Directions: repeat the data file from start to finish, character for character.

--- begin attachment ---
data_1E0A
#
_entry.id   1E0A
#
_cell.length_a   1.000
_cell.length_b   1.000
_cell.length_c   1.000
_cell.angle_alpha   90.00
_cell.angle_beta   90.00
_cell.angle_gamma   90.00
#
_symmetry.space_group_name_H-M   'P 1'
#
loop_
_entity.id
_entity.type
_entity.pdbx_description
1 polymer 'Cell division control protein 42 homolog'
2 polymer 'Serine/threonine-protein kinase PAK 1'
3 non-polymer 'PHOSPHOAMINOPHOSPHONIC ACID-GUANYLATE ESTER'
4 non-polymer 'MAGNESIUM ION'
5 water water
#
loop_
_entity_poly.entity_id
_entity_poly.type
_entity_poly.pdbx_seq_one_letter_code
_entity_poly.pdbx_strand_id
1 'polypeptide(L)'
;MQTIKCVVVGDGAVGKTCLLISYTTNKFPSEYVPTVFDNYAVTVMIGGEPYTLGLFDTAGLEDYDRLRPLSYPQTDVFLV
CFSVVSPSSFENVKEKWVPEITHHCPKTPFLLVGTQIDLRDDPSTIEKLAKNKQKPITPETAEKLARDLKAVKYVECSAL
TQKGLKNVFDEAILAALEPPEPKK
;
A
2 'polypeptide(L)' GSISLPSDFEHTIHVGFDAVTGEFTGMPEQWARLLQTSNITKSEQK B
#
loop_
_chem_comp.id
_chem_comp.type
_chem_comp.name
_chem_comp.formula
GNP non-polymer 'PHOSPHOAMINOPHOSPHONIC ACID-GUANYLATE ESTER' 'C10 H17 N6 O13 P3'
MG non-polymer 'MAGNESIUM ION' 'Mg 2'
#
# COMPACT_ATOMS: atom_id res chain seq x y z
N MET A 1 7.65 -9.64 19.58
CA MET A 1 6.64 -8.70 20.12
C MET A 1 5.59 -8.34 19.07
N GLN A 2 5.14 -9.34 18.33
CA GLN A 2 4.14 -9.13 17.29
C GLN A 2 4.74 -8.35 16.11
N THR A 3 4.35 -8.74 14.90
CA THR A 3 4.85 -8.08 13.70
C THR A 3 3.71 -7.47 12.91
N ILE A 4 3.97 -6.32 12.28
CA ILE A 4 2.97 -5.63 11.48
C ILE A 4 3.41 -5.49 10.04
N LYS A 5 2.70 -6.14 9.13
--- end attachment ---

data_1E0A
#
_entry.id   1E0A
#
_cell.length_a   1.000
_cell.length_b   1.000
_cell.length_c   1.000
_cell.angle_alpha   90.00
_cell.angle_beta   90.00
_cell.angle_gamma   90.00
#
_symmetry.space_group_name_H-M   'P 1'
#
loop_
_entity.id
_entity.type
_entity.pdbx_description
1 polymer 'Cell division control protein 42 homolog'
2 polymer 'Serine/threonine-protein kinase PAK 1'
3 non-polymer 'PHOSPHOAMINOPHOSPHONIC ACID-GUANYLATE ESTER'
4 non-polymer 'MAGNESIUM ION'
5 water water
#
loop_
_entity_poly.entity_id
_entity_poly.type
_entity_poly.pdbx_seq_one_letter_code
_entity_poly.pdbx_strand_id
1 'polypeptide(L)'
;MQTIKCVVVGDGAVGKTCLLISYTTNKFPSEYVPTVFDNYAVTVMIGGEPYTLGLFDTAGLEDYDRLRPLSYPQTDVFLV
CFSVVSPSSFENVKEKWVPEITHHCPKTPFLLVGTQIDLRDDPSTIEKLAKNKQKPITPETAEKLARDLKAVKYVECSAL
TQKGLKNVFDEAILAALEPPEPKK
;
A
2 'polypeptide(L)' GSISLPSDFEHTIHVGFDAVTGEFTGMPEQWARLLQTSNITKSEQK B
#
loop_
_chem_comp.id
_chem_comp.type
_chem_comp.name
_chem_comp.formula
GNP non-polymer 'PHOSPHOAMINOPHOSPHONIC ACID-GUANYLATE ESTER' 'C10 H17 N6 O13 P3'
MG non-polymer 'MAGNESIUM ION' 'Mg 2'
#
# COMPACT_ATOMS: atom_id res chain seq x y z
N MET A 1 7.65 -9.64 19.58
CA MET A 1 6.64 -8.70 20.12
C MET A 1 5.59 -8.34 19.07
N GLN A 2 5.14 -9.34 18.33
CA GLN A 2 4.14 -9.13 17.29
C GLN A 2 4.74 -8.35 16.11
N THR A 3 4.35 -8.74 14.90
CA THR A 3 4.85 -8.08 13.70
C THR A 3 3.71 -7.47 12.91
N ILE A 4 3.97 -6.32 12.28
CA ILE A 4 2.97 -5.63 11.48
C ILE A 4 3.41 -5.49 10.04
N LYS A 5 2.70 -6.14 9.13